If you’re a regular reader of my blog articles or are a subscriber to my Youtube channel and enjoy all the fishing videos I produce, then it’s probably no surprise when I tell you that I thankfully have an abundance of salmon in my freezer each year, caught from the pristine waters of Kodiak Island, Alaska. Salmon is a primary staple of nutrition for my family and as I’ve shared in some of my salmon recipe blogs and videos, we prepare it many different ways. As much as we love catching and cooking salmon though, I have to tell you, when you eat it several times a week, year after year, one has to get a little creative with it so as not to get burned out.
One particular method of preparing salmon that I never get tired of though is cold-smoked salmon jerky. I seem to eat it as fast as I make it! To give credit where credit is due, the method of preparation that I’ll be sharing with you here is something that I learned while working as a guide for my friends at Alpenview Wilderness Lodge on Kodiak Island. I make it a little different from how I originally learned, but as you’ll see it’s quite easy.
Cold Smoking VS Hot Smoking
To begin, cold smoking is a bit different from the more common hot smoking method. Most of the smokers that you see sold at outdoor stores are for hot smoking, which essentially is method of flavoring and cooking fish or meat at a low temperature for many hours. Cold smoking, on the other hand is likewise a way of flavoring fish or meat, but it’s more a matter of drying and preserving it, instead of slowly cooking it. Cold smoking can take several days to even several weeks and is done by first curing the fish or meat in a brine, smoking it at a very low temperature, and then letting it air dry, similar to what you see Alaska natives doing with their catch each year. Again, there are many different ways to cold smoke food items. This is just one tried and true method that produces great results.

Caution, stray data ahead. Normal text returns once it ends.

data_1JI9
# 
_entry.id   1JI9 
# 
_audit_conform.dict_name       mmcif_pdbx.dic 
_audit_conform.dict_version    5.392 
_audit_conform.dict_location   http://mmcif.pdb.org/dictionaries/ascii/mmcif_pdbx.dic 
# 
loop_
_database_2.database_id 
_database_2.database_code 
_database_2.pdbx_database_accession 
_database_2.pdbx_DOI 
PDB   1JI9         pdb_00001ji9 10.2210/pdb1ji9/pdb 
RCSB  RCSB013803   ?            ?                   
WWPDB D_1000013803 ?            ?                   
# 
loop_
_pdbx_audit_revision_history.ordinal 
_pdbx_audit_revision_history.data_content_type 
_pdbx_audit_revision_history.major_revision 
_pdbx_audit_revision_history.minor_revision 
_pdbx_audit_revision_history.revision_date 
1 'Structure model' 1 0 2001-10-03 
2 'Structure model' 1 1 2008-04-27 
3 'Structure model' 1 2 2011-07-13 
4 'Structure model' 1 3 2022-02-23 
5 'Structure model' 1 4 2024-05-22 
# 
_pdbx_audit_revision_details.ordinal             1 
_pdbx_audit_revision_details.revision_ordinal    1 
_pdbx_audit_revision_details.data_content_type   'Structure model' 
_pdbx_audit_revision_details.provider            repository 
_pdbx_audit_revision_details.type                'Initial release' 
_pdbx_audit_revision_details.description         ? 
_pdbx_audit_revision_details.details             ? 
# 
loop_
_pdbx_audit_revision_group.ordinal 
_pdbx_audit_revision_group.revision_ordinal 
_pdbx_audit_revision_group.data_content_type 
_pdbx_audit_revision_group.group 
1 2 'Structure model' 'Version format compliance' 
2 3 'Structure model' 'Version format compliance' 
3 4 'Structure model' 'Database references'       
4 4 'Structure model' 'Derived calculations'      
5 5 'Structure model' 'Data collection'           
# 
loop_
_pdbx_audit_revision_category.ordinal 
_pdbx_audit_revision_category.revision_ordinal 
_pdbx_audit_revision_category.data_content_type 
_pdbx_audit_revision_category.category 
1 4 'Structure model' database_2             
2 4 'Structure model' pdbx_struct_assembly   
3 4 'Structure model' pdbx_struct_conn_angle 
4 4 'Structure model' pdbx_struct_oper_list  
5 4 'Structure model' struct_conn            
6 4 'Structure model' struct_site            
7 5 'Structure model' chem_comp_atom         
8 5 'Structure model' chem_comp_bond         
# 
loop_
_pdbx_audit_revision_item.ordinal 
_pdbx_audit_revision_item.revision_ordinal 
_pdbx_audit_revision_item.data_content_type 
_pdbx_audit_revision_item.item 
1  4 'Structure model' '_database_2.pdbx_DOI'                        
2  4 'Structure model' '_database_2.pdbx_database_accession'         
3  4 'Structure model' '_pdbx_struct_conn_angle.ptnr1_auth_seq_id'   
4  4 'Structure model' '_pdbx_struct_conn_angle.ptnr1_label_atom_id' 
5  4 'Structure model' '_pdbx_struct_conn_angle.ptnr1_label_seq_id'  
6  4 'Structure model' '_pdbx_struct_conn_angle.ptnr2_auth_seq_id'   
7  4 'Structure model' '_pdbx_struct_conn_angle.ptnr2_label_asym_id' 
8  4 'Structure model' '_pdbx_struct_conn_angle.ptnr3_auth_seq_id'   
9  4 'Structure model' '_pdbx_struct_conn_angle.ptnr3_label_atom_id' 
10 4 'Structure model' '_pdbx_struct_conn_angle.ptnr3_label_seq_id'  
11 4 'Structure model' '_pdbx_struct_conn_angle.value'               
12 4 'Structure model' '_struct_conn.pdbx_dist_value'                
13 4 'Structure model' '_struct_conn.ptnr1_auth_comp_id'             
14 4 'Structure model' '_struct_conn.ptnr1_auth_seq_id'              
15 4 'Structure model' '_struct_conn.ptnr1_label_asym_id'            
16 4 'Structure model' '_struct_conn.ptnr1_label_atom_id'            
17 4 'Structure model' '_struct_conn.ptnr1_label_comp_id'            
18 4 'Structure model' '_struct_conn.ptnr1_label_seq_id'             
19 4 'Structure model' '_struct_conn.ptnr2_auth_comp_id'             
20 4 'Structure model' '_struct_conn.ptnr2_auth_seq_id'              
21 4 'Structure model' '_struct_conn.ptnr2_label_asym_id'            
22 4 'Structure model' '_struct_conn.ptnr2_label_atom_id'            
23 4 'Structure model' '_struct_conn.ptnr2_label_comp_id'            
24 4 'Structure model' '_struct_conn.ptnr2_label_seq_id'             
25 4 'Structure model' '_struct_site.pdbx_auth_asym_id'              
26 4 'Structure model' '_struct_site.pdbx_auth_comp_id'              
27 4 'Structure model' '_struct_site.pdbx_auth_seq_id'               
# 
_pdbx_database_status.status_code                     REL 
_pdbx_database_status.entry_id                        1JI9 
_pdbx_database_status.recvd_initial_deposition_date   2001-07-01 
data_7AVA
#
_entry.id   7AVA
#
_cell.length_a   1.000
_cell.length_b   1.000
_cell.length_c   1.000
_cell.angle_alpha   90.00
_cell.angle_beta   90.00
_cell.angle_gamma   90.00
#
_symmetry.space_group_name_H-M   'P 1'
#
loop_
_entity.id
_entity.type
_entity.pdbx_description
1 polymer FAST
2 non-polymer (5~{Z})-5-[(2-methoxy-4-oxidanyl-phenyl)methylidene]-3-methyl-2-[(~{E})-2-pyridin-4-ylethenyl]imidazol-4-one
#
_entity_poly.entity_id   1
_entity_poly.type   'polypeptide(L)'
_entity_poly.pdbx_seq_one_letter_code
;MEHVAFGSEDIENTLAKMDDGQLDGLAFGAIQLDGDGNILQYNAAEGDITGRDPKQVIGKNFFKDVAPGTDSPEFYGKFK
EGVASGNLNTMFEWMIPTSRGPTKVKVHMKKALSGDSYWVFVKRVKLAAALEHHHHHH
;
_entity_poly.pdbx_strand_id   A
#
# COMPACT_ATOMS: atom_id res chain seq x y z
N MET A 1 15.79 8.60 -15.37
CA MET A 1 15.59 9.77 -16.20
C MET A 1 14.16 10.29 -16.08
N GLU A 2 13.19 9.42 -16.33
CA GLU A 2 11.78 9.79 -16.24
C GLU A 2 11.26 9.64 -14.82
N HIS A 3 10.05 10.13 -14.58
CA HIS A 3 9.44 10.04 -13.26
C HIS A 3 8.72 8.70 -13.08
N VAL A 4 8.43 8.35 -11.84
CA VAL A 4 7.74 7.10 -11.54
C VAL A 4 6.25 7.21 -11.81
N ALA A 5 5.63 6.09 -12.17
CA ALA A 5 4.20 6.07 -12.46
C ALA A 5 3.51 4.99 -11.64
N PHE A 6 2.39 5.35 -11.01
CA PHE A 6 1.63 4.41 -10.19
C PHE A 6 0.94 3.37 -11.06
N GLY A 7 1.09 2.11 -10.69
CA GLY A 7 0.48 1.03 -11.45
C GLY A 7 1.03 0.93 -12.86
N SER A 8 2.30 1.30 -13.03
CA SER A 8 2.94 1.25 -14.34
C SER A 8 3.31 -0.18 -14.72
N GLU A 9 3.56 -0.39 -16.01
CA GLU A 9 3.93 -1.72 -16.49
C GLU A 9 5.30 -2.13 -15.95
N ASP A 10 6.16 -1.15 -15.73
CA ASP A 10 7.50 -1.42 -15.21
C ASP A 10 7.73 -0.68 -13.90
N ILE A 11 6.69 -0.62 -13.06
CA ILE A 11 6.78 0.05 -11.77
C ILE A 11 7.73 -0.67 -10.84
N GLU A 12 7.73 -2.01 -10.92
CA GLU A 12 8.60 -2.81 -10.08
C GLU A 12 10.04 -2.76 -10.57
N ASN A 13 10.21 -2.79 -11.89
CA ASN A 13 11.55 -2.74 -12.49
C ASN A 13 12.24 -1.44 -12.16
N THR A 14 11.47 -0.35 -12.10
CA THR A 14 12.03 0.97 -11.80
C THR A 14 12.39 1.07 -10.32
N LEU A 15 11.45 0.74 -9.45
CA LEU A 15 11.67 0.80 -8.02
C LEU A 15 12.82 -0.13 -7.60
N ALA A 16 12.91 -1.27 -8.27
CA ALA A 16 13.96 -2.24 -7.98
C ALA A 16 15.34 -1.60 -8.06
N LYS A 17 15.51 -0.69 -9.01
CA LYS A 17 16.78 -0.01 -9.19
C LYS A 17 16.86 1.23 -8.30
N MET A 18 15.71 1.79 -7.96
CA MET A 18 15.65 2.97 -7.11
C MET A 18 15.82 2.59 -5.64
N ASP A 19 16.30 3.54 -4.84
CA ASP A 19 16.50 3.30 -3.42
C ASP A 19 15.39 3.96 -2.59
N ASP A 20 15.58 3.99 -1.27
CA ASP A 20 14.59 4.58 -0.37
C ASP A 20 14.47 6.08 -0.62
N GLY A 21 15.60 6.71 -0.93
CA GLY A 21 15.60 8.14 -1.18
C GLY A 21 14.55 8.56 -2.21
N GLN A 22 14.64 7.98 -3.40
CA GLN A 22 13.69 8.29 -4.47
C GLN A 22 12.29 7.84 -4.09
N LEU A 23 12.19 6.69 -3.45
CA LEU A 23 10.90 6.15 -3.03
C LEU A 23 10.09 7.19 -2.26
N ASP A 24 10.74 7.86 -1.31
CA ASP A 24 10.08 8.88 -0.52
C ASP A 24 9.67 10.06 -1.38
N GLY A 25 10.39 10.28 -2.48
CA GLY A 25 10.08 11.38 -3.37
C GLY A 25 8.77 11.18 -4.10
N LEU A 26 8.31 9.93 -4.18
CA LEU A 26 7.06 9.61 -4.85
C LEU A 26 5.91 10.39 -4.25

Step #1 – Build a Cold Smoker
I decided not to do a complete step-by-step overview of how to build a cold smoker for this blog, as it’s really pretty simple. All you need is a drying rack of some kind, a bug-proof screened-in box for the rack, and a covering or enclosure to put over the whole thing while smoking, as seen in the photos below. I found a small, handy dandy stainless steel utility rack that was perfect for the actual rack part of the smoker and I then built a big screen box to put the rack in. I put side and top doors on my box for easy access to the fish or meat, and I sealed the whole thing up very securely with weather stripping. For the smoking process, I built a takedown plywood enclosure that goes around the rack that I can easily store when not in use. As a side note, plywood is not recommended for hot smoking, as it may produce an off-flavor. However, since cold smoking is done as such a low temperature, it really isn’t an issue. The only other thing you need is a small pan or pot to put a few pieces of charcoal in, and you’re all set.
Step #2 – Cut and Brine Fish
Once your cold smoker is ready to go, the next step is to cut and brine your fish. Now while I’m making salmon jerky here, you can use this same recipe and process for making fish jerky of any kind. Halibut, for example, also works nicely.
In this example I’m using pink salmon. The fillets are not all that thick, so I’m leaving the skin on and cutting them into half-inch to inch strips. For thicker fillets, I’ll cut the strips at about a quarter-inch thick. Whatever the case, try to keep your strips of a uniform size and thickness so they all dry out evenly together.